As the US crackdown on Chinese tech company Huawei continues, things may just become really complicated for Huawei as far as its smartphones are concerned. Google has announced that they will be suspending all interactions with Huawei, and this comes just after the Trump administration in the US had put Huawei on the US Commerce Department’s trade blacklist, also called ‘entity list’. This means, Huawei will no longer have access to proprietary hardware and software from Google, and that includes the Android software.
But what does this mean? For starters, existing Huawei and Honor branded smartphones will no longer get new Android updates, including security patches, directly from Google. Huawei also loses technical support from Google for Android. Secondly, new phones that Huawei makes will not have Google Play Services, and would therefore lose access to apps such as Maps, Play Store and YouTube.
Huawei will still be able to use the Android versions and updates available through the Android Open Source Project (AOSP) since it is, as the name suggests, open source. However, this will be a very restricted experience, since Google has already moved a lot of application programming interface (APIs) from AOSP to Play Services over time. This AOSP route will be available for complete Android software installations for new phones, as well as for security patches that Google regularly releases for Android.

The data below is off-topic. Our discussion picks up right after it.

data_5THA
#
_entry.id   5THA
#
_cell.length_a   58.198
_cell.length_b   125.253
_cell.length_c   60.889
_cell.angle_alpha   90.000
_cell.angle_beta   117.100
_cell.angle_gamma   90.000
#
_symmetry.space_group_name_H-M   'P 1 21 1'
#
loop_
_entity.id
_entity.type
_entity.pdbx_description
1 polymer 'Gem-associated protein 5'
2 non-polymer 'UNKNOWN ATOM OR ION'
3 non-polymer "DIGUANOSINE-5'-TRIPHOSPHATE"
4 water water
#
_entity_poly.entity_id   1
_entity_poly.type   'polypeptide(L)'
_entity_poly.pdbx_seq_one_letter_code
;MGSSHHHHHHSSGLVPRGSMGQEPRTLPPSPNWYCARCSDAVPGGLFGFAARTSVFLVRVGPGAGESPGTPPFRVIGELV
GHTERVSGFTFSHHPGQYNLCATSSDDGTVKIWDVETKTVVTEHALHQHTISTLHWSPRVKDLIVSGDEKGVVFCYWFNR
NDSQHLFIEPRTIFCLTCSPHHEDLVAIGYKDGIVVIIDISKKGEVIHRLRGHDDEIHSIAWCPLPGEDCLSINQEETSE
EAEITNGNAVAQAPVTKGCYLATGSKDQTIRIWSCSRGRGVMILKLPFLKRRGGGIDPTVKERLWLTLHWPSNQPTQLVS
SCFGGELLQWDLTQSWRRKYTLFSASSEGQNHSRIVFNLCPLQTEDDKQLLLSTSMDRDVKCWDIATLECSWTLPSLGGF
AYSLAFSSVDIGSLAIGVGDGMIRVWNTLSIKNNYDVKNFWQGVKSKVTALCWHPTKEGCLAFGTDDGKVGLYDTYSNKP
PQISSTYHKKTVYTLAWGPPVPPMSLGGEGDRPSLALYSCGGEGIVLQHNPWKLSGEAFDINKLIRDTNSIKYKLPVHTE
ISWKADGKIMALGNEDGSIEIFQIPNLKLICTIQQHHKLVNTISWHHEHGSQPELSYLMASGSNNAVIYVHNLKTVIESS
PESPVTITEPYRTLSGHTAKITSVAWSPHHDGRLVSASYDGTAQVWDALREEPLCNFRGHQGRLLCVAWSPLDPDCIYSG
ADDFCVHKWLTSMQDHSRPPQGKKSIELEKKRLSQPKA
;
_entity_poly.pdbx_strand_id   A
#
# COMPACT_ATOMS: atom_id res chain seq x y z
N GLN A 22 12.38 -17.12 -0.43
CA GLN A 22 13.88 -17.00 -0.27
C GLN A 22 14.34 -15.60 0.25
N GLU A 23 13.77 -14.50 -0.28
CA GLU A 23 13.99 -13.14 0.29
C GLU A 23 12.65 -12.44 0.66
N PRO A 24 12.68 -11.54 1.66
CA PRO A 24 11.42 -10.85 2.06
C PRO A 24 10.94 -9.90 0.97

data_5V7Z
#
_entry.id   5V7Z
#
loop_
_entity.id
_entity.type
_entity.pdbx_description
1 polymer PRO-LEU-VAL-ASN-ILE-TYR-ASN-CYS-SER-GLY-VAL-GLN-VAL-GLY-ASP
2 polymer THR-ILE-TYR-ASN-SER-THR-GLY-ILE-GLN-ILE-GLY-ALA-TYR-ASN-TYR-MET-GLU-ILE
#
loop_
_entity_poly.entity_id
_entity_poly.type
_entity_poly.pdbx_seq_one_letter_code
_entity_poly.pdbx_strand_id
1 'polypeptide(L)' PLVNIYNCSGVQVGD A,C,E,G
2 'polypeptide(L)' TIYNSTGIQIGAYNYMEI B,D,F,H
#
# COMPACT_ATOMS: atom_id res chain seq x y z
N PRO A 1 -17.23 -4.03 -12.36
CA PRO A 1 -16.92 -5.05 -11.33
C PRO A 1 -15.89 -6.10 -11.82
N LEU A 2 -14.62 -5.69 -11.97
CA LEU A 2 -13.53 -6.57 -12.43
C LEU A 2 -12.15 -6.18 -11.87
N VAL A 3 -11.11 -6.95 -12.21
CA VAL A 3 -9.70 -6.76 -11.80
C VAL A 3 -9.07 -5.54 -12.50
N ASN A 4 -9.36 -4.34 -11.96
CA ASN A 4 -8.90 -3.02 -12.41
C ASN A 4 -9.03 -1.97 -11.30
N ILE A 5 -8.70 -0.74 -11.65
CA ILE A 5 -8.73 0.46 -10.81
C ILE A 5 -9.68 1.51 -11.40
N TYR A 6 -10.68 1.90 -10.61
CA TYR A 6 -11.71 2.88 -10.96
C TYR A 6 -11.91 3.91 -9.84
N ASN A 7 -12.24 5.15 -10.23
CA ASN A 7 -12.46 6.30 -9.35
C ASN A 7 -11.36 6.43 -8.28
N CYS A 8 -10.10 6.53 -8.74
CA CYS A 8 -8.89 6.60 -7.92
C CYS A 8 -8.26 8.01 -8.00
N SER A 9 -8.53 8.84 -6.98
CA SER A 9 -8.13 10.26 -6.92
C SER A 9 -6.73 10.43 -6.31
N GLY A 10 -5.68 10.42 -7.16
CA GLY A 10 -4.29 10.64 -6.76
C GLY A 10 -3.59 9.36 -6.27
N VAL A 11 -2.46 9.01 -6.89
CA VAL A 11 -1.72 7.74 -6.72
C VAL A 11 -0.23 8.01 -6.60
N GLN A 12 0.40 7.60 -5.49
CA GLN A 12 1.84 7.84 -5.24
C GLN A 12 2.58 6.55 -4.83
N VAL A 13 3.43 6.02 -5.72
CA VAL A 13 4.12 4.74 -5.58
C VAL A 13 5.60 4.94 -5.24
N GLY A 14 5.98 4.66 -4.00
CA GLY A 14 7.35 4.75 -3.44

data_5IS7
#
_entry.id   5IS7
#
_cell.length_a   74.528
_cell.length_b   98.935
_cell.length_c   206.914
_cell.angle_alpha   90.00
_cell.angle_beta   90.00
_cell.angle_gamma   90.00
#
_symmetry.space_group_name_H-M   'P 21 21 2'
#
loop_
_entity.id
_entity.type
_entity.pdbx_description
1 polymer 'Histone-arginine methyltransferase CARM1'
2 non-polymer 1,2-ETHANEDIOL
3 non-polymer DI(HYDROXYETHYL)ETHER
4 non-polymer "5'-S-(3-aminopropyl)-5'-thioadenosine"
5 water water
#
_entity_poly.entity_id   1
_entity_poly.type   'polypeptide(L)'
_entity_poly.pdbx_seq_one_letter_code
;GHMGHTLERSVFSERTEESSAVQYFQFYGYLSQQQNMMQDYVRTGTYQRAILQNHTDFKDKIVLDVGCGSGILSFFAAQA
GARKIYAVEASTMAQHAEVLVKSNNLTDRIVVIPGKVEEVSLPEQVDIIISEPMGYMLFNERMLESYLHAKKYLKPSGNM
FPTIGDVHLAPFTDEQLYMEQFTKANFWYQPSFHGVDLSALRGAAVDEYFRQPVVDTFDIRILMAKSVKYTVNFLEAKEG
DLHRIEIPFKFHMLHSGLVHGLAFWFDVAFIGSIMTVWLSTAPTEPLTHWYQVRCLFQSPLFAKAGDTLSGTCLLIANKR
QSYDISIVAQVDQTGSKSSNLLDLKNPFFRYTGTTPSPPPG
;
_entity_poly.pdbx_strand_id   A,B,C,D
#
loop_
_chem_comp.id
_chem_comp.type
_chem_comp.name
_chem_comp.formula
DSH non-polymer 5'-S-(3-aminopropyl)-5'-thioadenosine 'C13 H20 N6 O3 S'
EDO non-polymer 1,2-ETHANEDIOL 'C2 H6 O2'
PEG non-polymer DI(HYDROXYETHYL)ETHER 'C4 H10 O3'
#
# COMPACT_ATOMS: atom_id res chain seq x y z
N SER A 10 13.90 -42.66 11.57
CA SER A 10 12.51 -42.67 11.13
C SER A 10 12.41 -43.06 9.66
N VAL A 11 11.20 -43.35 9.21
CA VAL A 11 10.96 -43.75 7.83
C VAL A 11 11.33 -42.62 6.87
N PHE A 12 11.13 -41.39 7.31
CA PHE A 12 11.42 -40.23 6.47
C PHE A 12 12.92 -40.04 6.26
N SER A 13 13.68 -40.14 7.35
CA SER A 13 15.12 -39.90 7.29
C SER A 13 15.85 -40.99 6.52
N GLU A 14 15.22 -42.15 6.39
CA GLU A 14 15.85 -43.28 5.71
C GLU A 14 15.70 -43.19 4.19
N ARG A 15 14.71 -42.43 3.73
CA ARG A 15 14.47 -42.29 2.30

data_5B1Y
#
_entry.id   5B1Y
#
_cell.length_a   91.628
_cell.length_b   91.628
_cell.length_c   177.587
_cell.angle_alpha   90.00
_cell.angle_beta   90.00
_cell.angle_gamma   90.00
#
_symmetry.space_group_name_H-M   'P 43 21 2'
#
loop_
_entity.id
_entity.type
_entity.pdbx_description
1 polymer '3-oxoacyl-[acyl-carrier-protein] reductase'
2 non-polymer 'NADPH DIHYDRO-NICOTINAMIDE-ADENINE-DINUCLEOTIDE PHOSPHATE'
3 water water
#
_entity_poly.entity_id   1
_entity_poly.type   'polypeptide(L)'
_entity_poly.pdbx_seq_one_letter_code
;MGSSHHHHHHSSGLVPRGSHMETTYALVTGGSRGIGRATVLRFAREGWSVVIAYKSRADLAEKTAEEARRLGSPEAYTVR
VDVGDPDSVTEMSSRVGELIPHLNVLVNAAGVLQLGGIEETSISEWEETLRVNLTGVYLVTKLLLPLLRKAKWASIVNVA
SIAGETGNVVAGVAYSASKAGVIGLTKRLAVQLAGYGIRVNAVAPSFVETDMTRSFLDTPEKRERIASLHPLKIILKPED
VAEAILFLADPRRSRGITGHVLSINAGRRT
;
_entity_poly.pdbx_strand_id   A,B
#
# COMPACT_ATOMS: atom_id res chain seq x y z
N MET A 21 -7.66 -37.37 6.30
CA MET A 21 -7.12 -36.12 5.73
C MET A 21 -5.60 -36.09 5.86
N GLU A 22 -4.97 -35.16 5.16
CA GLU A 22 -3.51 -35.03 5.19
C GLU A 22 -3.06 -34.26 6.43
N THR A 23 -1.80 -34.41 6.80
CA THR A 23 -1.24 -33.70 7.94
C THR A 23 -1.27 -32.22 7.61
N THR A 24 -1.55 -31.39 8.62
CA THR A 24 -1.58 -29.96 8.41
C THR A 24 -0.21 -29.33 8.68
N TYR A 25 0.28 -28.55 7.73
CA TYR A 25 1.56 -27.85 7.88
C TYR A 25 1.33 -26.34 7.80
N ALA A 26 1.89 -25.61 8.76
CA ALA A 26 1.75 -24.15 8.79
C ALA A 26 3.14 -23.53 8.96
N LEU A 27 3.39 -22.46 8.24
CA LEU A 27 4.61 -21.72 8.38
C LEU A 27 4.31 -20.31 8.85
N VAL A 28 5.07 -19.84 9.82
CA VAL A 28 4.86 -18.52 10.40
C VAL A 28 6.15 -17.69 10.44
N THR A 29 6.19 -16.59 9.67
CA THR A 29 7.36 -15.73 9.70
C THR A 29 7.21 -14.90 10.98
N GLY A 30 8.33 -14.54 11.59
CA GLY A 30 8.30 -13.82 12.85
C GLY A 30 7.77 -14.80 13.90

The Donald Trump administration had, just last week, put Huawei on a list of companies that American companies cannot have trade ties with, unless certain conditions are met. Huawei has been facing backlash in many countries for the possible security risks that its software and hardware poses, particularly the telecom network equipment. In 2018, US intelligence agencies warned against any use of Huawei and ZTE devices, and at the time, US politicians had said Huawei is “effectively an arm of the Chinese government.” There have been persistent fears that Huawei hardware and software products have a backdoor, which is believed to be used by the Chinese government to access data. The company has persistently denied this.